Total Access Medical - Direct Primary Care Blog

Is The Third COVID-19 Vaccine Different?

Posted by Total Access Medical on Mar 01, 2021

Screen Shot 2021-01-26 at 1.08.45 PMThe U.S. is getting a third coronavirus vaccine -- this one made by Johnson & Johnson. The US Food and Drug Administration has given the vaccine emergency use authorization, and the federal government is scheduled to start distribution almost immediately. The new vaccine is a little different. Here's how.

One Dose

Johnson & Johnson's vaccine is designed to be given as a single dose. That means no follow-up visits, none of the red tape needed to make sure people return for those second shots, and none of the worry about making sure a second dose is available at the right time.
The Pfizer and Moderna vaccines are both designed to be given in a two-dose series -- the Pfizer vaccine three weeks apart and Moderna's four weeks apart. 
Johnson & Johnson's vaccine was tested and shown to protect people with a single dose, although studies are underway to see if two doses might provide more protection.
Different Efficacy
One thing people might notice right away about the Johnson & Johnson vaccine is how it stacks up against Pfizer's and Moderna's in terms of efficacy. Those vaccines had a startling efficacy rate in clinical trials of 94% to 95%.
The Johnson & Johnson vaccine was tested after some of the troubling new coronavirus variants had started to circulate, including one first seen in South Africa, called B.1.351, that appears to weaken the body's recognition of the virus -- including after vaccination. The Johnson & Johnson vaccine's efficacy was just 57% in South Africa, where B.1.351 is now the dominant variant, compared to 72% in the US, where it is far less common.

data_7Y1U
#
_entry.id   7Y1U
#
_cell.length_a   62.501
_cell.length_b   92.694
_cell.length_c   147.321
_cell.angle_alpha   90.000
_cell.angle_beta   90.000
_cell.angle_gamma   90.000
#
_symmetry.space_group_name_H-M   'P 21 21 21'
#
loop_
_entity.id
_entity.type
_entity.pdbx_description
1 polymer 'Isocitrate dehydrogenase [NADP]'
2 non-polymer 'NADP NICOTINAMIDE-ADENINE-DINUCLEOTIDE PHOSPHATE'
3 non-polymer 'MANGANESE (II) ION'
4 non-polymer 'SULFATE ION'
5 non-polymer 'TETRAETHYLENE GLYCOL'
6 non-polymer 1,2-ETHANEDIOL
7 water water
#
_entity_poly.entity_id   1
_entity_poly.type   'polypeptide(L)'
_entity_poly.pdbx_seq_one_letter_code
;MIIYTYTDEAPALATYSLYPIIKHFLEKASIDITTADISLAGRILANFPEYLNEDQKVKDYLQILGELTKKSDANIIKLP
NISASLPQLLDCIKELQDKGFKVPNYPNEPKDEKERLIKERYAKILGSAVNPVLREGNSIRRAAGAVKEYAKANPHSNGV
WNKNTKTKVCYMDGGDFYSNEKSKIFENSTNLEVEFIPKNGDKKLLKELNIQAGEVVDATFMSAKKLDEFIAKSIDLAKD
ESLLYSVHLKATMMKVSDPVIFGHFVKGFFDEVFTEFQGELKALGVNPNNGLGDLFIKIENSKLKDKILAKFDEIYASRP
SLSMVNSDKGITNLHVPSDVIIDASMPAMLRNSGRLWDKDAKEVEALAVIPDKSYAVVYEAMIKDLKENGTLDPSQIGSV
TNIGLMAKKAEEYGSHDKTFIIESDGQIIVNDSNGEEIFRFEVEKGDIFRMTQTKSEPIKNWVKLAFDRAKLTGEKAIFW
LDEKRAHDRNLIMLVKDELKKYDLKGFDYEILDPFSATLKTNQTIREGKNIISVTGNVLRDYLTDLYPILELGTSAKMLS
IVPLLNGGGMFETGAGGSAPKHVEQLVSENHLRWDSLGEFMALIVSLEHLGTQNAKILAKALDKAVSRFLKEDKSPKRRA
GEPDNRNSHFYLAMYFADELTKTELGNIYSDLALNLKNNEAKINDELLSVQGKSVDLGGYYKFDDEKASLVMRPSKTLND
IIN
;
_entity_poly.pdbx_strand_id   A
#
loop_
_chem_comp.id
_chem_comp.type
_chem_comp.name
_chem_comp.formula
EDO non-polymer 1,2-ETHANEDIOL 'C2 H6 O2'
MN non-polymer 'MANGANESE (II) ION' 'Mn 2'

Vaccine experts agree that all the vaccines provide very good protection by the most important measure, which is whether they keep people from getting seriously ill.
Quicker Protection
With the Johnson & Johnson vaccine, protection against moderate to severe disease starts about two weeks after people get vaccinated. By four weeks after the shot, data from the clinical trial showed there were no hospitalizations or deaths.
Recent studies show good level of protection with the first dose of the Moderna and Pfizer vaccines, but people don't get full protection until about two weeks after the second dose -- so five to six weeks after the first dose.
Easier to Handle
Pfizer's vaccine must be stored and shipped at between -80ºC to -60ºC (-112ºF to -76ºF) -- something that caused a lot of trouble for states at first, which had to scramble to get dry ice and special freezers. The FDA has now eased up on those requirements a bit, but the vaccine can still only be held in the refrigerator for five days and must be used within six hours of being thawed and diluted.
The Moderna vaccine is a little less fussy but also must be frozen and carefully handled. Moderna's vaccine can be kept at about -20ºC, or about the temperature of a home freezer.
In contrast, Johnson & Johnson's vaccine can be kept at simple refrigerator temperatures for up to three months, making it far easier to store and ship.

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